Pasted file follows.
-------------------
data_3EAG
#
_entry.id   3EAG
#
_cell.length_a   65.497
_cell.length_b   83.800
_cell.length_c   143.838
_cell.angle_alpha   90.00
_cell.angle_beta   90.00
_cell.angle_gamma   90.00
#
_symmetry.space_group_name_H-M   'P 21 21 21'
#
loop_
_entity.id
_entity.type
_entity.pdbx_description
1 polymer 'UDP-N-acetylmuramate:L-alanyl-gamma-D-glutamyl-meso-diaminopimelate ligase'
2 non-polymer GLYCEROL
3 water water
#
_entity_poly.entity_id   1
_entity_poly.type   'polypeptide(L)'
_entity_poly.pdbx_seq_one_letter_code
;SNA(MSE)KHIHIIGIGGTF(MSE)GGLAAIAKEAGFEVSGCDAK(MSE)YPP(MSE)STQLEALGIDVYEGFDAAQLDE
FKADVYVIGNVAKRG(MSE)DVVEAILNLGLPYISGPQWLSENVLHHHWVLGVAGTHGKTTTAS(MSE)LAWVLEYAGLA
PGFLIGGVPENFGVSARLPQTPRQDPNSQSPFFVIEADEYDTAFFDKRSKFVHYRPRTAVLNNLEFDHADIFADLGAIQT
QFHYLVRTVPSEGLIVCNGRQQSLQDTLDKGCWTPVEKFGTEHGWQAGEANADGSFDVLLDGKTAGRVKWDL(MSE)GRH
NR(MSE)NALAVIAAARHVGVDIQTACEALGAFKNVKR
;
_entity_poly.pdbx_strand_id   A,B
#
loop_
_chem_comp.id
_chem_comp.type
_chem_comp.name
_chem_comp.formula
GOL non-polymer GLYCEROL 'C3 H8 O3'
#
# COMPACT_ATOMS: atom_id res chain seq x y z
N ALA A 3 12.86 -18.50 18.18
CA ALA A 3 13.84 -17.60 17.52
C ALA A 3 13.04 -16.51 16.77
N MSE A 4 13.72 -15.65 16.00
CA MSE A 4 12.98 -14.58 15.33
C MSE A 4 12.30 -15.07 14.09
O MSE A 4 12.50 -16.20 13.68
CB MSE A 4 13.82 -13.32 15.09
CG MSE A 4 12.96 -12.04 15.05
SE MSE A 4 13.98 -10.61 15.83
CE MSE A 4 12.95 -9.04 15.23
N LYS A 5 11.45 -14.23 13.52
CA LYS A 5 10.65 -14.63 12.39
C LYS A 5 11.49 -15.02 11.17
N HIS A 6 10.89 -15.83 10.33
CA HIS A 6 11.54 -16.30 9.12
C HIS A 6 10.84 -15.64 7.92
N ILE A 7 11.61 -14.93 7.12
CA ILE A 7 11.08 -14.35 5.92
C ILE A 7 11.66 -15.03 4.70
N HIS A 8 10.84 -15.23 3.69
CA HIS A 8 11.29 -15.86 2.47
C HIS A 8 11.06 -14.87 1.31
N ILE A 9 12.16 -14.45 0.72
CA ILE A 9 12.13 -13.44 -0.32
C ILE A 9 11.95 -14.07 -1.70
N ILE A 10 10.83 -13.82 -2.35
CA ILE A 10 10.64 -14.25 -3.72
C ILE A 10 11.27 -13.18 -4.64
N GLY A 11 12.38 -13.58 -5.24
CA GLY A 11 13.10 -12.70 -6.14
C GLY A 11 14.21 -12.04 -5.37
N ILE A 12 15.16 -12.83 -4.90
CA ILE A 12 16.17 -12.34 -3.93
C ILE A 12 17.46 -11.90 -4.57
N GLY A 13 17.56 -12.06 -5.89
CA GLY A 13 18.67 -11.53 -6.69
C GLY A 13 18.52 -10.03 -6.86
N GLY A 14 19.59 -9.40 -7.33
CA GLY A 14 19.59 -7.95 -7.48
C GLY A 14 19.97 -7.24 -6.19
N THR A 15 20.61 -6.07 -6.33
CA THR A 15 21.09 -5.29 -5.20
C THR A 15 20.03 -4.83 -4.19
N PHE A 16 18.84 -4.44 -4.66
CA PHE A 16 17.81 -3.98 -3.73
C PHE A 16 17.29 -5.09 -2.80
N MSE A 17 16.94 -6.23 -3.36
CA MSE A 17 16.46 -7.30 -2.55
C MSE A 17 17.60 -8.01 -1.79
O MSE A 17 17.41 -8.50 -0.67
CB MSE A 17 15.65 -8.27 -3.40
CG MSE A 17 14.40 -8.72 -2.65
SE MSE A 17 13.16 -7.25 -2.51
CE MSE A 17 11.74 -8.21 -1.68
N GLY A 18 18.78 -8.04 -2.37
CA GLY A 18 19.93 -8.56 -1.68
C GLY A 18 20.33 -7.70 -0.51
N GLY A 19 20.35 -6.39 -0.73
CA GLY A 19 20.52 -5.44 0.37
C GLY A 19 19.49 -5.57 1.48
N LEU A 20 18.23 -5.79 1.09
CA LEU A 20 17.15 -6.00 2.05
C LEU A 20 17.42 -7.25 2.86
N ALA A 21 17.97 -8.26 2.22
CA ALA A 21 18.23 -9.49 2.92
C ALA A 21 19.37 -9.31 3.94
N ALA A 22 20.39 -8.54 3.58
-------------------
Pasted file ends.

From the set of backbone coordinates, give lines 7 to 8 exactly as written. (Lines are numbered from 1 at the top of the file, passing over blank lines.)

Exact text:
_cell.length_c   143.838
_cell.angle_alpha   90.00